As far as malaria is concern, an estimated 12% of the rural population is believed to carry malaria parasites in their blood without showing any physical sign or symptoms. Malaria could be avoidable and controllable at low cost if we could just start investing more in local health development programs. There is utmost need to provide insecticidal nets, which are known for being extremely efficient in stopping the spread of malaria. Building programs to create proper shelter as a result of the flood may also want to be considered. Making sure proper vaccination is available to all would be the final goal in the fight against malaria. Poor people will be most at risk of malaria if they have not been immunized and they live in areas with unhygienic sanitation. The millions of Pakistani people displaced by recent sporadic floods have become the primary victims. Pakistani’s who cannot get proper immunization, shelter, and hygiene are likely to contract the disease. Floods are also a factor as they have left behind many water ponds, which are ideal breeding sites for Anopheles mosquitoes, common carriers of malaria.
Similarly, polio virus is the most dangerous and contagious of the three and typically spreads from person to person through fecal-oral transmission. Polio is extremely contagious and anyone who has not been immunized and is in proximity of a patient is at risk. Any sort of fecal to oral or oral-to-oral contact will result in infection. Polio actually has no cure but a vaccine does exist. There is need to work diligently to assure that the entirety of the population has access to proper immunization. It is important to spread knowledge and information on the importance of immunization. This will not be enough and as such, there is also, a need to train specialize health care units as well as create new health care facilities as close as possible to more inaccessible rural areas. So long as even one child remains infected with polio, children from all other countries will always be at risk of contracting the disease.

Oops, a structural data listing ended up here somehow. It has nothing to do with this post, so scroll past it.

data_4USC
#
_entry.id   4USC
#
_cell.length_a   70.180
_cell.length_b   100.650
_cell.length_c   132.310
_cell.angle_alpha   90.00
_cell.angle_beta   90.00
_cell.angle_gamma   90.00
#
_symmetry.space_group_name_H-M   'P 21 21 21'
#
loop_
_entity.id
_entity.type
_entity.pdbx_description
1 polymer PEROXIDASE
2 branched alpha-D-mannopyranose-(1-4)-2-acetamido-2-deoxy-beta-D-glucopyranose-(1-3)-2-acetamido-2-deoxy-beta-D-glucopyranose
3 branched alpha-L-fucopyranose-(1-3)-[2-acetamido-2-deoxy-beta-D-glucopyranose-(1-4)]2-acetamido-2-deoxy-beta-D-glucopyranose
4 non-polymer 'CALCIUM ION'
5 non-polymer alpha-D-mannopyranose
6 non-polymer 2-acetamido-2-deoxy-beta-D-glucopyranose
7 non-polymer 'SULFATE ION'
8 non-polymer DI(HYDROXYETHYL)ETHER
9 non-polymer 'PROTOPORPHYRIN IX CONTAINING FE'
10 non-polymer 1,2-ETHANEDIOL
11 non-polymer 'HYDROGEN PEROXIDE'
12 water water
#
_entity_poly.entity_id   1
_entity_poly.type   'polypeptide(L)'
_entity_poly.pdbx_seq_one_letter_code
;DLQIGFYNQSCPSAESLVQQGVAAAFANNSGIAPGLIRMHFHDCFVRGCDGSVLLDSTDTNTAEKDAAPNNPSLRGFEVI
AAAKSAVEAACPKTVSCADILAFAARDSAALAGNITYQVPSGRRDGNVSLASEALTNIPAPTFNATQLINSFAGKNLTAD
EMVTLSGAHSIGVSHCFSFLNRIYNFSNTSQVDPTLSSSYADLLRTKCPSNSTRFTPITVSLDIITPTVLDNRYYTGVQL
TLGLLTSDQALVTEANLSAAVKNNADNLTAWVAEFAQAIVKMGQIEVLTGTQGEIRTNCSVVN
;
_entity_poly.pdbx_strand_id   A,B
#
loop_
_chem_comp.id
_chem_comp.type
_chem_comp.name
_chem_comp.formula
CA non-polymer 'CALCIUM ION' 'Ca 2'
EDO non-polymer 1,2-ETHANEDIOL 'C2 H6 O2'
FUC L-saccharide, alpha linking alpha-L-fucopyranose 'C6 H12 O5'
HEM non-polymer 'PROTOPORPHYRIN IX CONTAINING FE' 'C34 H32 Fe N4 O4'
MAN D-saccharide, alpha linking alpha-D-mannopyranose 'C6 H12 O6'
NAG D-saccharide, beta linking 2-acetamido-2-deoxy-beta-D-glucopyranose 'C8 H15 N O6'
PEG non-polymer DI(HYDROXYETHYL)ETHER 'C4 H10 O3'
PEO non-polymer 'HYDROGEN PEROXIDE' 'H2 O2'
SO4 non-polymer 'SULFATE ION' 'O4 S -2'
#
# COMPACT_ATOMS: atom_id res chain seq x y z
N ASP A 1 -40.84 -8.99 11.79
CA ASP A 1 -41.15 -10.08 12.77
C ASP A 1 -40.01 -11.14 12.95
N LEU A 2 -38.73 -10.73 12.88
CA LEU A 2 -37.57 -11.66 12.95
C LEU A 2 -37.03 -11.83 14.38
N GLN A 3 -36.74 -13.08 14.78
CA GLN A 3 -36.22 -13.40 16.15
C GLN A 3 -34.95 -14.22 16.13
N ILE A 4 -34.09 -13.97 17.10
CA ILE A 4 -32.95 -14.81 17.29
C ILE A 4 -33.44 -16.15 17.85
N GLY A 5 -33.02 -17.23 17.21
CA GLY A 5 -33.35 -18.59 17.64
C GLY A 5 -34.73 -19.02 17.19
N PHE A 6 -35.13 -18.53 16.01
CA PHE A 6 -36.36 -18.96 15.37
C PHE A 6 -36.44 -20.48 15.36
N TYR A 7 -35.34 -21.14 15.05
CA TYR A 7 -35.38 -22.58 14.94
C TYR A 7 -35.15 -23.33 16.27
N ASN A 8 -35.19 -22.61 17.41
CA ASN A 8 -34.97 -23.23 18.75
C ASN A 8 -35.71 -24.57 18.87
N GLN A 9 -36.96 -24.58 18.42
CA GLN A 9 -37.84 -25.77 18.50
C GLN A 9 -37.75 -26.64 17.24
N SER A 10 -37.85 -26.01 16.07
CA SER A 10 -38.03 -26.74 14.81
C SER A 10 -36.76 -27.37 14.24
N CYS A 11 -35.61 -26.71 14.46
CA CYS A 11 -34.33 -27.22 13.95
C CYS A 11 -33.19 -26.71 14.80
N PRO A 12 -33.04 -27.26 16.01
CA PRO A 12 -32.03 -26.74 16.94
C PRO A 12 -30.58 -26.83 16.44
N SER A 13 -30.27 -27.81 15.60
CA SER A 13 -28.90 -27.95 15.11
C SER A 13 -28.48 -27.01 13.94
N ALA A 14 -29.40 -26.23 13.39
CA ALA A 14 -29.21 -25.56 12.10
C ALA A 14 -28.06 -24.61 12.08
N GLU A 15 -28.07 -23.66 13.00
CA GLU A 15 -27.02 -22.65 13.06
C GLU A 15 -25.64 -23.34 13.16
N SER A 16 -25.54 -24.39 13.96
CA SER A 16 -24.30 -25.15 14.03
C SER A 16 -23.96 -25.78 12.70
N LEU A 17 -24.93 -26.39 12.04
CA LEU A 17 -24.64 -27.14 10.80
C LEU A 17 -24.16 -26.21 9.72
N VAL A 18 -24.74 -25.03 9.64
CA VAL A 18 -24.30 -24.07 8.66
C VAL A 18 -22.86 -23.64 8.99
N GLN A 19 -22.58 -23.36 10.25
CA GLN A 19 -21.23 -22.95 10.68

Due to lack of access to proper medical facilities, unhygienic lifestyle, lack in productivity, missed educational opportunities and health care of high costs caused by infectious diseases directly affect families and communities. These people have the fewest resources towards integrated health care, prevention tools and medications. Many people living in a rural community do not have access to a reticulated water supply, and collect and store their own water for household use. A rural lifestyle also often involves raising, growing and gathering food, e.g. raw milk, home-butchered or recreationally-caught meat and seafood. These practices are all associated with an increased risk of infectious diseases.
Though Pakistan put efforts to develop primary healthcare across the country, a lot is yet to be done. Besides that, the change in climate, which continued to endanger health and food safety were among the foremost health issues that needs to be focused. According to the experts, Pakistan needs to invest a lot on research on most valuable measures in order to protect health from climate change, particularly in vulnerable populations such as women, children and elderly in the country. It will really be an essential step to focus on the areas where poverty has handicapped people the most. This includes the areas where basic facilities necessary for hygienic living condition have been destroyed like sewage systems, clean water, and basic healthcare facilities. Trauma centers need to be developed in all major cities of the country, however; almost no attention has yet been paid to the subject. Social inequities and injustice still kills people on a grand scale.
We must increase productions of health facilities and begin training general practitioners properly. Proper care and immunization will be crucial in dealing with polio, malaria, and TB. The issue of infection-based diseases can be resolved by creating and funding education programs and properly trained care units. This will allow heath care staff to properly treat infectious patients as well as increase the quality of care general practitioners are providing the population with. This will be efficient because over 80% of Pakistani patients who suffer from infectious diseases first go to a private practitioner for diagnoses.
On these notes, discussion finally got an end but I was really thinking of those efforts that need to be done to make us “successful”, as Jennifer hopes.